Qualifying for a home mortgage with a bankruptcy on your credit history requires time and money. Yet by understanding the requirements to get a mortgage after a bankruptcy and by carefully rebuilding your credit standing, you can apply for a loan and buy a home.
Your Credit Score
The three main U.S. credit bureaus–Equifax, Experian and TransUnion–maintain your credit history. Using that history, plus its own proprietary equation, the Fair Isaac Corp. calculates your FICO credit score somewhere between 850 and 300 points. Anything above 700 points is good to excellent, with 720 or above earning you lower interest rates. Below 620 points is considered poor.
Impact of a Bankruptcy
A bankruptcy makes a major impact on your credit score and makes it much more difficult to qualify for a home mortgage. First, you can expect a drop of 100 or more points. That immediately takes you from excellent to poor. Then a record of the bankruptcy stays on your credit history for 10 years. Aforeclosure stays on for seven years. Other negative information such as a late payment stays on for three years.
While obtaining a home mortgage with a bankruptcy on your record is difficult, you don’t have to wait 10 years to begin making a difference.
Importance of Time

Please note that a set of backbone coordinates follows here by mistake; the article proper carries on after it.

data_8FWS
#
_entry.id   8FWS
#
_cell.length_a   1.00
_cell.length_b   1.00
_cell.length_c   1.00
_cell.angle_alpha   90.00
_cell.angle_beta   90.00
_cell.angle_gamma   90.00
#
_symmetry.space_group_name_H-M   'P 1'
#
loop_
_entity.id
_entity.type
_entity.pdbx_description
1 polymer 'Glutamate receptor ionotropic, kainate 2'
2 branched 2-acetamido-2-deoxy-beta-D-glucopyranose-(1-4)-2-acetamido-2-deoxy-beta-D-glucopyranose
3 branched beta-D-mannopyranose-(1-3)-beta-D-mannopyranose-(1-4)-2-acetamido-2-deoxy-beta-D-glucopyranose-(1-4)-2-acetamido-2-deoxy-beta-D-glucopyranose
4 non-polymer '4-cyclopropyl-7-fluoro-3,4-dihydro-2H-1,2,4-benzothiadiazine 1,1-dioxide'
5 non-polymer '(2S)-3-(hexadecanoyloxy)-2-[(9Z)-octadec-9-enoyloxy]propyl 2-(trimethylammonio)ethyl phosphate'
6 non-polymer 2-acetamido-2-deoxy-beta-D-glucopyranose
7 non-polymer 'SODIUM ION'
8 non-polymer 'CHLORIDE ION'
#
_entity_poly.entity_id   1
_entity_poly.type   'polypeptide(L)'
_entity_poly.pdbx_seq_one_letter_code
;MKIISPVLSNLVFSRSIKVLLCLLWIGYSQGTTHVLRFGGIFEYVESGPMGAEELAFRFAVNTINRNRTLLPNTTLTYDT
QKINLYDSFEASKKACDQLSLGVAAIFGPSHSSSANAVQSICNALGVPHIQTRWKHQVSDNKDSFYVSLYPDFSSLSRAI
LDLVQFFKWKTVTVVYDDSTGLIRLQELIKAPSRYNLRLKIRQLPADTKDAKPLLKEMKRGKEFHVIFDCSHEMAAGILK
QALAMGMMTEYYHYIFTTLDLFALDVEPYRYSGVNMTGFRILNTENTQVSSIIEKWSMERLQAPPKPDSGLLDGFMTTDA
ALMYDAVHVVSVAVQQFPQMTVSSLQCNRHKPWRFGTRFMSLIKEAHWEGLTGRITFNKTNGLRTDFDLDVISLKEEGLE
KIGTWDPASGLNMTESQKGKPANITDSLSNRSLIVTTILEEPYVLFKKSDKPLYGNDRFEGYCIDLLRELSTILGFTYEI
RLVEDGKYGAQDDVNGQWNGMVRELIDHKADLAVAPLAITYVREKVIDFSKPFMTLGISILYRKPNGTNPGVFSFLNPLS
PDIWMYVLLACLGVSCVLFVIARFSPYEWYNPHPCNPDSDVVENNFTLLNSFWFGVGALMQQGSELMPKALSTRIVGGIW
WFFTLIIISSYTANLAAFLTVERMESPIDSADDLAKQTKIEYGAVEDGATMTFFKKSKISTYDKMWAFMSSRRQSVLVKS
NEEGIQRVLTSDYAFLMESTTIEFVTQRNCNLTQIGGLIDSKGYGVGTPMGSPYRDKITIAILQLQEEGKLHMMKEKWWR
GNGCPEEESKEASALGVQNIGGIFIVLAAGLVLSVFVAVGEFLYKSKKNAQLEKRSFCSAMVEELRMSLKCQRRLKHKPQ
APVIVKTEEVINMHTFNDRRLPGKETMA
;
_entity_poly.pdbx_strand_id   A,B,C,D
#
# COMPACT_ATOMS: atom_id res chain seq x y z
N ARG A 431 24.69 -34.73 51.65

After you have filed for bankruptcy protection or liquidation, you will wait four years before a traditional mortgage lender will qualify you for a home loan with market interest rates. And that will happen then only if you have taken steps to improve your credit and are in a good enough financial position to handle the loan.
Two years after a bankruptcy filing, you can apply for a Federal Housing Administration-backed loan. FHA loans have slightly higher interest rates than market-rate loans. However, you might have to come up with less money down.
Before You Apply
No matter what avenue you pursue to get a home mortgage with a bankruptcy filing in your past, you should begin immediately after the filing to repair your credit score. Remember that most negative information falls off your report after three years, so your score could be improving right away.
Do not make multiple credit applications, even if you can qualify for loans or credit cards. Multiple applications push your score down.
Do try to get a secured credit card, but make certain the card issuer reports to the credit bureaus. And be absolutely certain to pay your bill on time.
An installment loan from a retailer can help you establish a good track record. Showing that you have been able to save on your current income will not only help you accrue a down payment, but you will also demonstrate to the lender your ability to manage your finances.
Consider alternatives to traditional home mortgages with a bankruptcy on your record. Seller financing can be an option at any time. This is often a far more flexible arrangement. Plus, if you include this provision in your seller-financed loan agreement, you can convert to a traditional loan as you are able to qualify for it.